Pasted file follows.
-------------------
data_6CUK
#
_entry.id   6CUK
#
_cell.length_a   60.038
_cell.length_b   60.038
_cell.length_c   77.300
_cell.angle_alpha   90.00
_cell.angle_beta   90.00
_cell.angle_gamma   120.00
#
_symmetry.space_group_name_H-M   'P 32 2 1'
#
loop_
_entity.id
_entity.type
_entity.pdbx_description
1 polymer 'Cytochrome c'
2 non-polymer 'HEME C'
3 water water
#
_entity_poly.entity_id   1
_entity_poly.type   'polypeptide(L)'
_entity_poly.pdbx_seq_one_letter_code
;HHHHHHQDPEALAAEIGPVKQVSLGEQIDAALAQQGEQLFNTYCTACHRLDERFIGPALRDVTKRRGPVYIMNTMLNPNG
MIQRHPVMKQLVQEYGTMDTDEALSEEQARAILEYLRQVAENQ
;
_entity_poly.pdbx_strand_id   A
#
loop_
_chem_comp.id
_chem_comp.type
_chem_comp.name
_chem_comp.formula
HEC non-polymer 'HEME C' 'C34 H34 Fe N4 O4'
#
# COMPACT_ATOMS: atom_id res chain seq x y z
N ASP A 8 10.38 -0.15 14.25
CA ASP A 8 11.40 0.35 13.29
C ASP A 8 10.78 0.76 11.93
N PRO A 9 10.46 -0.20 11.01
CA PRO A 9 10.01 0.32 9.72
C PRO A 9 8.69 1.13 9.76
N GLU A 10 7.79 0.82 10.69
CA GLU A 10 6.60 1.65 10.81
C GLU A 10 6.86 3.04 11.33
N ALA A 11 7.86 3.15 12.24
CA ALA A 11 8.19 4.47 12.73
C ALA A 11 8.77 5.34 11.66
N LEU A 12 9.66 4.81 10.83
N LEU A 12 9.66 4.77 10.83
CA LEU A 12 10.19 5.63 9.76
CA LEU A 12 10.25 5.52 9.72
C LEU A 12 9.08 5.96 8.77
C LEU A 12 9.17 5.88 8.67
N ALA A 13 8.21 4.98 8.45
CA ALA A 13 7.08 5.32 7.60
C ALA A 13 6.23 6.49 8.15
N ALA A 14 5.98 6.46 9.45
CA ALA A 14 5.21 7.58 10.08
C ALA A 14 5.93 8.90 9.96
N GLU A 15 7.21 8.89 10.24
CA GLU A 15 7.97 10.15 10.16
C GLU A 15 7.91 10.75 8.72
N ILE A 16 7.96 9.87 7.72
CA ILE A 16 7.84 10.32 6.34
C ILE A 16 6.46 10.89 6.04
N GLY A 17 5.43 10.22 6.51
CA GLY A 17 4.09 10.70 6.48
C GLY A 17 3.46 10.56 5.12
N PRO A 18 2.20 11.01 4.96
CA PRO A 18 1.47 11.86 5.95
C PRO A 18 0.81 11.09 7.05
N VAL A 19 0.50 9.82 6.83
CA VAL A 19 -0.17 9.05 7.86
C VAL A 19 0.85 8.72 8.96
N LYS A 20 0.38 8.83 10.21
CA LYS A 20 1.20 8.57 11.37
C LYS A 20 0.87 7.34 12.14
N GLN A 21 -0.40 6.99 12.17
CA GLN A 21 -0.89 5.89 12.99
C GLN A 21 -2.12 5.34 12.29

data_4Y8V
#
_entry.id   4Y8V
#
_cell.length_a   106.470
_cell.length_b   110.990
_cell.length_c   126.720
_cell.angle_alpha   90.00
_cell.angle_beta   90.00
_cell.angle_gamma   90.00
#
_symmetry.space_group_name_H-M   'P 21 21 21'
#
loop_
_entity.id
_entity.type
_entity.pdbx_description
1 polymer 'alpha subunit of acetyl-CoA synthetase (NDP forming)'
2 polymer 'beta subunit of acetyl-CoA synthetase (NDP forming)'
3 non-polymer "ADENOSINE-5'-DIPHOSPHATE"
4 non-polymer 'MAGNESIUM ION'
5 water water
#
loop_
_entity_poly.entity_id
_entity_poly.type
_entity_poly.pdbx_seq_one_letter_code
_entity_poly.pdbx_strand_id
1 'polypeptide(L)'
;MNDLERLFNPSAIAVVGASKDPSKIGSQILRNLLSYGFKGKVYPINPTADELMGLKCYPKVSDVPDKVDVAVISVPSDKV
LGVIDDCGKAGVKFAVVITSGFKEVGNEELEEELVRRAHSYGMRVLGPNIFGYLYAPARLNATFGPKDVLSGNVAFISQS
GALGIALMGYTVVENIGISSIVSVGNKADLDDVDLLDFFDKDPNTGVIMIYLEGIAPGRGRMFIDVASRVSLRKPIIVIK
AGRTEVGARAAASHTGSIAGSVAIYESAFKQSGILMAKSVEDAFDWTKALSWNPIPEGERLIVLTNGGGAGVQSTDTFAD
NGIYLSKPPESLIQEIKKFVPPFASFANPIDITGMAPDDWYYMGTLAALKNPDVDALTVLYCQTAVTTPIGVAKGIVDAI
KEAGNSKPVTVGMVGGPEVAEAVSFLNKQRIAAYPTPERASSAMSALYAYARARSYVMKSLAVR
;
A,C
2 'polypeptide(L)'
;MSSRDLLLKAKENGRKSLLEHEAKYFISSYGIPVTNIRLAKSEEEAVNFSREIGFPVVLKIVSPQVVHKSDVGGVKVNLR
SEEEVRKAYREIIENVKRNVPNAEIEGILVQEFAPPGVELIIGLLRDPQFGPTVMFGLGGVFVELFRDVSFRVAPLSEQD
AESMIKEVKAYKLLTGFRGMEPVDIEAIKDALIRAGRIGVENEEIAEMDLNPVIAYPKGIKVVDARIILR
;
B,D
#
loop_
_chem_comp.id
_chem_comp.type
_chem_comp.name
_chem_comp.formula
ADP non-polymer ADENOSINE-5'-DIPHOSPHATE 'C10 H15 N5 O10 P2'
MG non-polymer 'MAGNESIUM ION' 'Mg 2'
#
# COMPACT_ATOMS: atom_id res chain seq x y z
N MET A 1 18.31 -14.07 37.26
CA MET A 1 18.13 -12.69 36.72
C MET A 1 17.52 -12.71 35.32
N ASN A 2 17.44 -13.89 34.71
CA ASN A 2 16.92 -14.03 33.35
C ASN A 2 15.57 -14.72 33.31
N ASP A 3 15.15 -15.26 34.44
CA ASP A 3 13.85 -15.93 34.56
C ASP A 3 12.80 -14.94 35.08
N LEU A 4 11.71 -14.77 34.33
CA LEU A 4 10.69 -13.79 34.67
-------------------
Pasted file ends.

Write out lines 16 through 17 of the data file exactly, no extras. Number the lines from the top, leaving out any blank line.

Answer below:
_entity.type
_entity.pdbx_description